Another Untrustworthy Trust for a Doctor

There’s nothing illegal about having a foreign (offshore) trust. However, if you use that trust to shelter (hide) income, and if you fail to disclose the trust, and if you lie to federal agents about the trust, you can find yourself in a world of problems.

Take the case of Dr. David Alan of Rices Landing, Pennsylvania (near Pittsburgh). Dr. Alan reported taxable (joint) income of $20,254 in 2001 and just $38 in 2002. The US Attorney’s Office alleges that the true income was $148,785 in 2001 and $242,740 in 2002. Dr. Alan allegedly decided to avoid the hassle of a false tax return in 2003 and 2004 by simply not filing a return for those years.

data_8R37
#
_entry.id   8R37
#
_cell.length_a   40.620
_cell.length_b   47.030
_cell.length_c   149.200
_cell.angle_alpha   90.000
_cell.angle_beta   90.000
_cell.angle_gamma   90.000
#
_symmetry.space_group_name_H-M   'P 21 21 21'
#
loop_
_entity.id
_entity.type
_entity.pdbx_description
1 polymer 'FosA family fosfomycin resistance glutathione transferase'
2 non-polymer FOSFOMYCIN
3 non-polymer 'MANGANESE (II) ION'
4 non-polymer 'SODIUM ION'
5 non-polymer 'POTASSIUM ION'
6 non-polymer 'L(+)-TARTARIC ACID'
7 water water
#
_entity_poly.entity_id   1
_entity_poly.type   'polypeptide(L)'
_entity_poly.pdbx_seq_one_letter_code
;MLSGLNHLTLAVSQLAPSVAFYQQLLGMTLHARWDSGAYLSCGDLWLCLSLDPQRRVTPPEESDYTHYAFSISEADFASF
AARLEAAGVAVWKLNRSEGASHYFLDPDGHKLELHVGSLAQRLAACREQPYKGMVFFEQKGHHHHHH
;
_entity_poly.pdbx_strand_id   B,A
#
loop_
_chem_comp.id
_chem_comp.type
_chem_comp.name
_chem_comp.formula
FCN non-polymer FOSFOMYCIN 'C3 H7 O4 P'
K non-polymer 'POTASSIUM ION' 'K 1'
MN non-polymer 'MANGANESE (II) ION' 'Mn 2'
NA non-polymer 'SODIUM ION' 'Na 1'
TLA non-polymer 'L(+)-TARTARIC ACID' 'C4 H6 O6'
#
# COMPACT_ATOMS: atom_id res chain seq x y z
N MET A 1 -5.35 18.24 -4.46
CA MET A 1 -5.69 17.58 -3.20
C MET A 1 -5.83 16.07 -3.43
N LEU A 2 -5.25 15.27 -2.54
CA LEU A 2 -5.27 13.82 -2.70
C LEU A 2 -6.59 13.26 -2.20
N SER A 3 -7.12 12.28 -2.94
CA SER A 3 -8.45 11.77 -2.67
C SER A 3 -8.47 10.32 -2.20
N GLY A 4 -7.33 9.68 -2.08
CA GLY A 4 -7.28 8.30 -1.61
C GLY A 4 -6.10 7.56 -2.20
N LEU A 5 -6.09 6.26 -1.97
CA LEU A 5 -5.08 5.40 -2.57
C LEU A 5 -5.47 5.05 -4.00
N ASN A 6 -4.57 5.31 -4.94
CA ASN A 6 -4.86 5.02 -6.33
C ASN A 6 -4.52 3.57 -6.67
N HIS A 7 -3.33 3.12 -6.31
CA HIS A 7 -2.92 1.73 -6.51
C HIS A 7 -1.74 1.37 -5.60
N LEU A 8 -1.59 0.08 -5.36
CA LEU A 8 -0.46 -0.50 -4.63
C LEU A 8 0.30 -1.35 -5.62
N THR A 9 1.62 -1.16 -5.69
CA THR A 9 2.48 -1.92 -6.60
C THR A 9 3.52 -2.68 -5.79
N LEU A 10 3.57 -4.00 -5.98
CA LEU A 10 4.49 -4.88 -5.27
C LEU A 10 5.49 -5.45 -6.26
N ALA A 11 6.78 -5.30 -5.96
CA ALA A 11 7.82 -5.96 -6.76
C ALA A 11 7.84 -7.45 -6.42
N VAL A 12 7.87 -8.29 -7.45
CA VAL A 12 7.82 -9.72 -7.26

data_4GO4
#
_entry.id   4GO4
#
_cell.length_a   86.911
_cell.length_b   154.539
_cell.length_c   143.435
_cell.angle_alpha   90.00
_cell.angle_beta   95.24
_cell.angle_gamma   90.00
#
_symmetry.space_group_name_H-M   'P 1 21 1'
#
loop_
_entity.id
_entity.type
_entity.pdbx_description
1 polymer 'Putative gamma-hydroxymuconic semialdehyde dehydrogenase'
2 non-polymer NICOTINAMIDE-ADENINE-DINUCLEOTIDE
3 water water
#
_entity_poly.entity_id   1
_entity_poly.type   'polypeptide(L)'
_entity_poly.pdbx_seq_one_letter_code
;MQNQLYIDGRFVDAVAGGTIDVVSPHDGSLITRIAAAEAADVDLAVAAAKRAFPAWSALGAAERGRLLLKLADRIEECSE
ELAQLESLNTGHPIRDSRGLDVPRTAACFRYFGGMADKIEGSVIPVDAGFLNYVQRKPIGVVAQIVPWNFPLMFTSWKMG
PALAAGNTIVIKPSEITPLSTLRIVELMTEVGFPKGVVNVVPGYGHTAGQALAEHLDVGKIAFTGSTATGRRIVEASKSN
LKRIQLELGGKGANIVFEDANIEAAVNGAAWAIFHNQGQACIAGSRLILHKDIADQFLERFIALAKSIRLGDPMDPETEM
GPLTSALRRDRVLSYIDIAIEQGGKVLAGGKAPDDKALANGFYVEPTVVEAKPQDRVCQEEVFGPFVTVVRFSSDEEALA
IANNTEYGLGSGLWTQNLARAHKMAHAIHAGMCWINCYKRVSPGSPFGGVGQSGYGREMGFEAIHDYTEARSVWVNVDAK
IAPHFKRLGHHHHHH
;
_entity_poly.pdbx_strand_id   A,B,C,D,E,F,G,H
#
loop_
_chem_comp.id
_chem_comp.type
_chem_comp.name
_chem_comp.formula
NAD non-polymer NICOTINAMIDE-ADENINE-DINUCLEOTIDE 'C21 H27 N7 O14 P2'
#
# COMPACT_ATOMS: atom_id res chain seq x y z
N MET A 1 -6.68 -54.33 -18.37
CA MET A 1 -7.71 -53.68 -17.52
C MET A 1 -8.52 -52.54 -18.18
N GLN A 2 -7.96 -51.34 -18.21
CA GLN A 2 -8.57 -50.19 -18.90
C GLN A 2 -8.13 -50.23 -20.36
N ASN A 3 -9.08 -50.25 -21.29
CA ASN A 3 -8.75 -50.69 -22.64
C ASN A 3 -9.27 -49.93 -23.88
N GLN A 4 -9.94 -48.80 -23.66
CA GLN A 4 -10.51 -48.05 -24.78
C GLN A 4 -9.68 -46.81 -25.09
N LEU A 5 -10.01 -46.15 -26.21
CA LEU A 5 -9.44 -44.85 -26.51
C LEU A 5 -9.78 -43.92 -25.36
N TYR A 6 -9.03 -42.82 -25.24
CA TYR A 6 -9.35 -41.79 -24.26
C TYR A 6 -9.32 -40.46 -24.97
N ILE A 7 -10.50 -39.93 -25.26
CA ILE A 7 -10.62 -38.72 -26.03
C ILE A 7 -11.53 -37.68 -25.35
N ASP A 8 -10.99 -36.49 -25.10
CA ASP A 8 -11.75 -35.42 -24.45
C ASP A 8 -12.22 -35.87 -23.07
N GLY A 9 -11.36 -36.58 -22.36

So what did Dr. Alan do? He allegedly formed an offshore trust on Nevis, and island in the West Indies. He funneled income into the trust and a shell corporation and used a mail drop in Canada, too. He then supposedly used false invoices to ‘decrease’ his income (by allegedly inflating his cost of goods sold). He then allegedly took the leftover money and used it for personal expenses. Finally, he allegedly lied to federal agents about all of this. That’s not a trifecta but a quinfecta of troubles for the doctor.

Given that Dr. Alan is accused of under-reporting, in total, almost $900,000 of income, he’s facing a lengthy stay at ClubFed if convicted of the charges.

News Stories: Pittsburgh Tribune-Review, Observer-Reporter


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